THE STRAIGHT DOPE:
It's incredible that Muhammed Ali: The Greatest is not considered one of the best sports documentaries ever made. Made in a gritty cinema verite style, William Klein's seminal documentary looks at the world's most famous athlete both from an intensely intimate perspective and from a broader world view. His style changes radically throughout: At times it is reminiscent of the Maysles' work in films like Grey Gardens, observing the world in long unbroken takes. Other times it becomes startlingly stylized, in some interviews and in some outstandingly sharp editing. But throughout it is a far better examination of Ali and his global impact than Michael Mann's stultifying Ali.
The film begins with Ali's first defeat of Sonny Liston in 1964, when Ali was still Cassius Clay. Klein's camera is there for the fight but it's also there before the fight, when almost everyone pegged Liston, the heavyweight champ, as the winner. Klein shows grocery shoppers, clerks, bartenders, kids, gamblers and all sorts of other people weighing in with their opinions. This sequence is almost transcendant in its democracy and it makes it seem as if the fight was the only thing being discussed anywhere.
Another stunning early scene introduces the syndicate, a group of Southern white businessmen who backed Ali early in his career and felt later that he wasn't sufficiently grateful for their financial support. Each member of the syndicate introduces himself in sober, almost confrontational terms, bragging about his assets. Some of the syndicate are also shown sitting around chatting about the good old days when their grand-parents owned slaves. A provocative sequence that cuts to the heart of patronage and the racial complexities of boxing.
When the film reaches the 1974 Rumble in the Jungle fight in Zaire between Ali and George Foreman it switches from the stunning black-and-white to color film stock. There are more great moments for audiences to discover here, like Ali skulking around outside Foreman's training session, making faces. Also, in one telling moment, Ali stages a knock-down during a sparring match. He then announces to all the reporters present that Foreman is the greatest boxer of all time, only to then reveal that he's been putting them on. His showmanship stands in stark contrast to the brooding gravity of the young Foreman, who hits the heavy bag so hard that he practically sends his trainer, attempting to hold it still for him, flying across the room.
The classic fight in Zaire, like most of the fighting in the film, is only presented in still photos but it is beautifully orchestrated with fight shots, voiceovers of Ali proclaiming his greatness and footage from training as well as footage of a tribal combat ritual. Even though Muhammed Ali: The Greatest is light on the actual matches the heart of boxing is still very much present.
Viewers interested in watching the Zaire fight itself have a couple of other options: The majestic documentary When We Were Kings and the HBO DVD Muhammad Ali - The Greatest Collection, which features unedited versions of both the Liston and Foreman fights. Those programs taken together with Klein's outstanding Muhammed Ali: The Greatest paint a vivid portrait of this proud, strange man.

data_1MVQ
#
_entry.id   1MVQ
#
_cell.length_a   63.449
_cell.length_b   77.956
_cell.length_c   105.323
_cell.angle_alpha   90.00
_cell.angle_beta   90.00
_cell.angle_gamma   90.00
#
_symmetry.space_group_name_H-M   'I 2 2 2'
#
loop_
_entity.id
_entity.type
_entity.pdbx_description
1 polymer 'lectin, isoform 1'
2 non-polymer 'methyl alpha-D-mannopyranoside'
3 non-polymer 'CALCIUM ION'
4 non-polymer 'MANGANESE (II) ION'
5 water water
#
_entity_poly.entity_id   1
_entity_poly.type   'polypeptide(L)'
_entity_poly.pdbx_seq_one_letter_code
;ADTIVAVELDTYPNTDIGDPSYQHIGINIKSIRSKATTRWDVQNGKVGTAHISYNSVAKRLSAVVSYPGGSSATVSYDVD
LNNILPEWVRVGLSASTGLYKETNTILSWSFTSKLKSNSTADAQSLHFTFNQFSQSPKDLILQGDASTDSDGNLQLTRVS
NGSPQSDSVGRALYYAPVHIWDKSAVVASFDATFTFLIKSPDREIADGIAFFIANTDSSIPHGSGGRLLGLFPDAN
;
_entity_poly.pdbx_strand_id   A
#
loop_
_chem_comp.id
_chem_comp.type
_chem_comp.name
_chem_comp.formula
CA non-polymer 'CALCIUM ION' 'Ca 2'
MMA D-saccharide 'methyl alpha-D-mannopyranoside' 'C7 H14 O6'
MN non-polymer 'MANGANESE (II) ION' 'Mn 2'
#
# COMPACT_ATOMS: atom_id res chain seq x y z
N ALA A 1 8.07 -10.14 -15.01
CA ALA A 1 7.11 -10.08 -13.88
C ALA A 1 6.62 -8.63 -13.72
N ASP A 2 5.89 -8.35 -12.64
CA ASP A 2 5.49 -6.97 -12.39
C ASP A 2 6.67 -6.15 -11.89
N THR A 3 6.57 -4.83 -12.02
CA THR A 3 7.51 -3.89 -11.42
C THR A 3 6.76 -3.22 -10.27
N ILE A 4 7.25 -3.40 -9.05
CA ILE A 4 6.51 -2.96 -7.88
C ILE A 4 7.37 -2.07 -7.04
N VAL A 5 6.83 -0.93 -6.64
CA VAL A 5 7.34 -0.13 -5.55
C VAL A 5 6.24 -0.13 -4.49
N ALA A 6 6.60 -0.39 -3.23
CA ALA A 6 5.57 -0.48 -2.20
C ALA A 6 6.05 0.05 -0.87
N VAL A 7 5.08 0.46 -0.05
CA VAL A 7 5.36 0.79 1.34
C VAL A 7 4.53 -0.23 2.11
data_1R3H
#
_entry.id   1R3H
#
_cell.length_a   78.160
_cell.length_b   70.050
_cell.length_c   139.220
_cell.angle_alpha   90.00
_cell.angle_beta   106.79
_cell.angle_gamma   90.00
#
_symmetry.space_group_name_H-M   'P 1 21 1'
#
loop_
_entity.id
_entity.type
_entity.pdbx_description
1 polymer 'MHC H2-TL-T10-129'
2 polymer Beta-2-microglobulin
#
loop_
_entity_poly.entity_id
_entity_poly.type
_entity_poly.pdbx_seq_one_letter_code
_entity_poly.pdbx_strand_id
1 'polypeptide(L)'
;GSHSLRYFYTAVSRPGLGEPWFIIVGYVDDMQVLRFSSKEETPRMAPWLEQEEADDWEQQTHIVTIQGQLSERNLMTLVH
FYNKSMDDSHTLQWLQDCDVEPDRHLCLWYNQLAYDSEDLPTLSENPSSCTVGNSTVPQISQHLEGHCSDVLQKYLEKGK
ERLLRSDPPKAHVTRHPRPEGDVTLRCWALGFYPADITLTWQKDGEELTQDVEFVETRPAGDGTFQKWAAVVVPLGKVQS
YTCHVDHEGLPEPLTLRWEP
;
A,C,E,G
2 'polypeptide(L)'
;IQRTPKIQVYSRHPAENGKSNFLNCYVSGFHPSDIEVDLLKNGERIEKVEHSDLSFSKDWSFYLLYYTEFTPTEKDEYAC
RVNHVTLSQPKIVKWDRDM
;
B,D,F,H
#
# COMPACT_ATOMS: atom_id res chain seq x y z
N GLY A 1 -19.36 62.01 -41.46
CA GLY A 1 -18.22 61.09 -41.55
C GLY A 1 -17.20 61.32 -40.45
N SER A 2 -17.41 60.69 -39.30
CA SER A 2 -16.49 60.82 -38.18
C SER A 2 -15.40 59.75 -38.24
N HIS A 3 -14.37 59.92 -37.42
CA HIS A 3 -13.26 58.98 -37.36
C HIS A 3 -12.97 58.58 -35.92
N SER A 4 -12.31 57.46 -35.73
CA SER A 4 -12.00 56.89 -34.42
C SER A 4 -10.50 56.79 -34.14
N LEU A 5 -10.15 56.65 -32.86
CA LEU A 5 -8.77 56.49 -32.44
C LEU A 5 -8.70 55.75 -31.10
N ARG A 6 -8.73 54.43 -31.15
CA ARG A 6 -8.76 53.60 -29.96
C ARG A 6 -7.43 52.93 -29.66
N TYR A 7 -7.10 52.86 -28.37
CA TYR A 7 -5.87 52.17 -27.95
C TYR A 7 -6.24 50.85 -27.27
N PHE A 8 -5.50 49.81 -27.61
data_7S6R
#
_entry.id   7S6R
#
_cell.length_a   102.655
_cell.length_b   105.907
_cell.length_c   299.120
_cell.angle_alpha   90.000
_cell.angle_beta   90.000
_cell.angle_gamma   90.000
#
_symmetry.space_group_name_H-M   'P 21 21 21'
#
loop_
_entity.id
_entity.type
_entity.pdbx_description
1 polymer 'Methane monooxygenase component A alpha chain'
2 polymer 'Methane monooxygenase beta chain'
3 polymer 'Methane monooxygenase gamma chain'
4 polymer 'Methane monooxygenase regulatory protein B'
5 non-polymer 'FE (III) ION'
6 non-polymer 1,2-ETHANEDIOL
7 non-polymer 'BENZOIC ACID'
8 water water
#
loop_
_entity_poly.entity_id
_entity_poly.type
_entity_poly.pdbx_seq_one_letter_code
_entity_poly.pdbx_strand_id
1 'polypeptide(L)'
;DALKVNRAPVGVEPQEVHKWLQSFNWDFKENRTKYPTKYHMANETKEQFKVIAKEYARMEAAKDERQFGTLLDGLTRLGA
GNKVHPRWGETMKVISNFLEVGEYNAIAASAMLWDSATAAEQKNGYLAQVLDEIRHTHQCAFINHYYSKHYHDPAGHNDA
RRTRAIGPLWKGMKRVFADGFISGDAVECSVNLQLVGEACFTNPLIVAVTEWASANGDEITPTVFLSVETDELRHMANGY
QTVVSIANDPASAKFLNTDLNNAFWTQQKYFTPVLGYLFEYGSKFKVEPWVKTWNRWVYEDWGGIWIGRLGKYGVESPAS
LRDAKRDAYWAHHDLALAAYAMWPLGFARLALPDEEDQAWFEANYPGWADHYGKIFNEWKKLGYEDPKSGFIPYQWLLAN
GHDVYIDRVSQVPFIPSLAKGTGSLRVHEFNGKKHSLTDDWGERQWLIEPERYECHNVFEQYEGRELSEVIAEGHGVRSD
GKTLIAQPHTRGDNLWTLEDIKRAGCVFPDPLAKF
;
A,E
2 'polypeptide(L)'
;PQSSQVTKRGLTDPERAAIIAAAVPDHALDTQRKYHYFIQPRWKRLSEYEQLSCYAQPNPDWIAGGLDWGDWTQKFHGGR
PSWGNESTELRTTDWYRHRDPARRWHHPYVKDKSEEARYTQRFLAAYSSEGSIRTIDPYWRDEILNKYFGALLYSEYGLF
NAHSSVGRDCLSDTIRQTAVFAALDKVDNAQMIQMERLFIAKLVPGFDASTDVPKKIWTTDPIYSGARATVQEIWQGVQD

The full-frame image comes from some pretty modest sources. Klein's footage was shot on the go under a diverse range of lighting situations. Still, there is beauty in his images and the clean, true transfer reflects that. The film is black-and-white until Zaire, at which point it becomes color. The color footage has the grainy look of seventies film stock but still looks fine for a documentary that seems to be everywhere at once.
The Dolby Digital 2.0 audio is fine. The voices are all surprisingly clear given the sources and the noisy locations.
Klein provides commentary in a seperate section for certain scenes. These scenes are played in slow-motion while he discusses various aspects of the film, from Malcolm X's fascinating appearance to Ali's Zaire shenanigans. This is an interesting technique since sometimes he has more to say on a subject than there would be in a scene-by-scene commentary. A nice addition.
I also want to make a special mention of the menus on this disc. I normally don't review menus but the graphic design on this disc is so simple and beautiful that it immediately caught my eye. The simple white lettering on the black background (plus the red highlight) mimics the film's titles and reflects the barren style of boxing posters and ring cards. It points out how busy and ugly so many DVD menus are and is really an exquisite example of design.
Muhammed Ali: The Greatest may be the finest documentary on the legendary boxer. Minus glowing interviews and any historical perspective it simply jumps right into the moment and whisks the viewer along. Ali has always been a dynamic, brilliant showman and Klein's film does a great job of mixing his persona with the voices of his fans.